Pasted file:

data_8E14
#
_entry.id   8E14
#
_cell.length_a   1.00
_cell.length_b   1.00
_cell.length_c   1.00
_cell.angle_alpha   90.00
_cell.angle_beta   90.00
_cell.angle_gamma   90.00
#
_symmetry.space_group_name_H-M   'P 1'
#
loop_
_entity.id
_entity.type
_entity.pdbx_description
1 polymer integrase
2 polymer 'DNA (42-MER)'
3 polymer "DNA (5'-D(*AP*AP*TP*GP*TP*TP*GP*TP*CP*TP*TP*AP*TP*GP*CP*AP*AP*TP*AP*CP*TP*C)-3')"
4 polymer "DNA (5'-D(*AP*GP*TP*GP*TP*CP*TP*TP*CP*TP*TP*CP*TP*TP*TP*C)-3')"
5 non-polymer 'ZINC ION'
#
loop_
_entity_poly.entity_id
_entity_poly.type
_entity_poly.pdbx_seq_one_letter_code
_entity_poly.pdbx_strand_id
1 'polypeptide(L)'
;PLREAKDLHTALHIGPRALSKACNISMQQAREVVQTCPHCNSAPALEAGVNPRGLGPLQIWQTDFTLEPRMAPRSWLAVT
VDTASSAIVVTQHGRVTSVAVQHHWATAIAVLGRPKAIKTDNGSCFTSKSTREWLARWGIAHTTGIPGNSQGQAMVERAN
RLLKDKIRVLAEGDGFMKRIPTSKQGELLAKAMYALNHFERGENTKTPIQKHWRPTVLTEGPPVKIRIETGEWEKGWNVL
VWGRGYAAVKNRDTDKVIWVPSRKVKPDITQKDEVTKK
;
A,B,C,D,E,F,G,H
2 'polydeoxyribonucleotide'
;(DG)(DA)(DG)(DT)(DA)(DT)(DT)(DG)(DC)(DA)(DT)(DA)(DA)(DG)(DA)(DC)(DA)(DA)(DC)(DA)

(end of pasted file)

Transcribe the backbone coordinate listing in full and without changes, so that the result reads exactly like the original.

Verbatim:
data_8E14
#
_entry.id   8E14
#
_cell.length_a   1.00
_cell.length_b   1.00
_cell.length_c   1.00
_cell.angle_alpha   90.00
_cell.angle_beta   90.00
_cell.angle_gamma   90.00
#
_symmetry.space_group_name_H-M   'P 1'
#
loop_
_entity.id
_entity.type
_entity.pdbx_description
1 polymer integrase
2 polymer 'DNA (42-MER)'
3 polymer "DNA (5'-D(*AP*AP*TP*GP*TP*TP*GP*TP*CP*TP*TP*AP*TP*GP*CP*AP*AP*TP*AP*CP*TP*C)-3')"
4 polymer "DNA (5'-D(*AP*GP*TP*GP*TP*CP*TP*TP*CP*TP*TP*CP*TP*TP*TP*C)-3')"
5 non-polymer 'ZINC ION'
#
loop_
_entity_poly.entity_id
_entity_poly.type
_entity_poly.pdbx_seq_one_letter_code
_entity_poly.pdbx_strand_id
1 'polypeptide(L)'
;PLREAKDLHTALHIGPRALSKACNISMQQAREVVQTCPHCNSAPALEAGVNPRGLGPLQIWQTDFTLEPRMAPRSWLAVT
VDTASSAIVVTQHGRVTSVAVQHHWATAIAVLGRPKAIKTDNGSCFTSKSTREWLARWGIAHTTGIPGNSQGQAMVERAN
RLLKDKIRVLAEGDGFMKRIPTSKQGELLAKAMYALNHFERGENTKTPIQKHWRPTVLTEGPPVKIRIETGEWEKGWNVL
VWGRGYAAVKNRDTDKVIWVPSRKVKPDITQKDEVTKK
;
A,B,C,D,E,F,G,H
2 'polydeoxyribonucleotide'
;(DG)(DA)(DG)(DT)(DA)(DT)(DT)(DG)(DC)(DA)(DT)(DA)(DA)(DG)(DA)(DC)(DA)(DA)(DC)(DA)